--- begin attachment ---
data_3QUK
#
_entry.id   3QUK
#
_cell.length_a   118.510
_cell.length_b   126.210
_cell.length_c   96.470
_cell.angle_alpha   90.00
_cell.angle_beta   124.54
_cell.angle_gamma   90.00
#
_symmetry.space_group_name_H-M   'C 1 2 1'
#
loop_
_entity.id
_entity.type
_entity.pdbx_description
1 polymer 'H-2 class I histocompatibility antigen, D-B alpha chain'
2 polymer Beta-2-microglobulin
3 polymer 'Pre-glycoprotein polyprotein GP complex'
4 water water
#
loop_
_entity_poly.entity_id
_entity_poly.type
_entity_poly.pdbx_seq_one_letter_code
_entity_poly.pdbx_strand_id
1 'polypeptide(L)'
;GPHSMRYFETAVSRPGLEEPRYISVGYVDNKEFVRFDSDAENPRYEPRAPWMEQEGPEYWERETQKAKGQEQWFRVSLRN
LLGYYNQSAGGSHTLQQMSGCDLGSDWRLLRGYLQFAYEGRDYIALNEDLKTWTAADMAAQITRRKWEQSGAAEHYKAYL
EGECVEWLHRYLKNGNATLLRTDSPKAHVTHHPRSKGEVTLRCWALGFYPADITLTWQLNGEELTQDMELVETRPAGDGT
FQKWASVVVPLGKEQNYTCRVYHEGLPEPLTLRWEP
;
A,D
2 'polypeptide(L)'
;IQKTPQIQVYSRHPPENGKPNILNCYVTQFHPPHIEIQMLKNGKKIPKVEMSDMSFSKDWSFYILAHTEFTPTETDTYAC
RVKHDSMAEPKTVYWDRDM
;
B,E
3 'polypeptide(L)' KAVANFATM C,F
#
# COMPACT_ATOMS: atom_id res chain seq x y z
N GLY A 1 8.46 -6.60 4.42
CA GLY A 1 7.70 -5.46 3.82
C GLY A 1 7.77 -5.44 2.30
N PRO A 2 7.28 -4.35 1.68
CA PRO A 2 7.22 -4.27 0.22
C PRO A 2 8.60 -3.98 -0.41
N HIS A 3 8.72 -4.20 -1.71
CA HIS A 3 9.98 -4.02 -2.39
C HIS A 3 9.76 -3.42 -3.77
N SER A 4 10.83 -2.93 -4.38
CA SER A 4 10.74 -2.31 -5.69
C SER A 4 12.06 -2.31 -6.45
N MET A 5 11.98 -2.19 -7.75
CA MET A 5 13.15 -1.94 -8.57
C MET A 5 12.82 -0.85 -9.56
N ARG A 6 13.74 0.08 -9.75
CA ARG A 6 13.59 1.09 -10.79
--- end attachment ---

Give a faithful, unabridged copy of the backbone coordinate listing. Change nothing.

data_3QUK
#
_entry.id   3QUK
#
_cell.length_a   118.510
_cell.length_b   126.210
_cell.length_c   96.470
_cell.angle_alpha   90.00
_cell.angle_beta   124.54
_cell.angle_gamma   90.00
#
_symmetry.space_group_name_H-M   'C 1 2 1'
#
loop_
_entity.id
_entity.type
_entity.pdbx_description
1 polymer 'H-2 class I histocompatibility antigen, D-B alpha chain'
2 polymer Beta-2-microglobulin
3 polymer 'Pre-glycoprotein polyprotein GP complex'
4 water water
#
loop_
_entity_poly.entity_id
_entity_poly.type
_entity_poly.pdbx_seq_one_letter_code
_entity_poly.pdbx_strand_id
1 'polypeptide(L)'
;GPHSMRYFETAVSRPGLEEPRYISVGYVDNKEFVRFDSDAENPRYEPRAPWMEQEGPEYWERETQKAKGQEQWFRVSLRN
LLGYYNQSAGGSHTLQQMSGCDLGSDWRLLRGYLQFAYEGRDYIALNEDLKTWTAADMAAQITRRKWEQSGAAEHYKAYL
EGECVEWLHRYLKNGNATLLRTDSPKAHVTHHPRSKGEVTLRCWALGFYPADITLTWQLNGEELTQDMELVETRPAGDGT
FQKWASVVVPLGKEQNYTCRVYHEGLPEPLTLRWEP
;
A,D
2 'polypeptide(L)'
;IQKTPQIQVYSRHPPENGKPNILNCYVTQFHPPHIEIQMLKNGKKIPKVEMSDMSFSKDWSFYILAHTEFTPTETDTYAC
RVKHDSMAEPKTVYWDRDM
;
B,E
3 'polypeptide(L)' KAVANFATM C,F
#
# COMPACT_ATOMS: atom_id res chain seq x y z
N GLY A 1 8.46 -6.60 4.42
CA GLY A 1 7.70 -5.46 3.82
C GLY A 1 7.77 -5.44 2.30
N PRO A 2 7.28 -4.35 1.68
CA PRO A 2 7.22 -4.27 0.22
C PRO A 2 8.60 -3.98 -0.41
N HIS A 3 8.72 -4.20 -1.71
CA HIS A 3 9.98 -4.02 -2.39
C HIS A 3 9.76 -3.42 -3.77
N SER A 4 10.83 -2.93 -4.38
CA SER A 4 10.74 -2.31 -5.69
C SER A 4 12.06 -2.31 -6.45
N MET A 5 11.98 -2.19 -7.75
CA MET A 5 13.15 -1.94 -8.57
C MET A 5 12.82 -0.85 -9.56
N ARG A 6 13.74 0.08 -9.75
CA ARG A 6 13.59 1.09 -10.79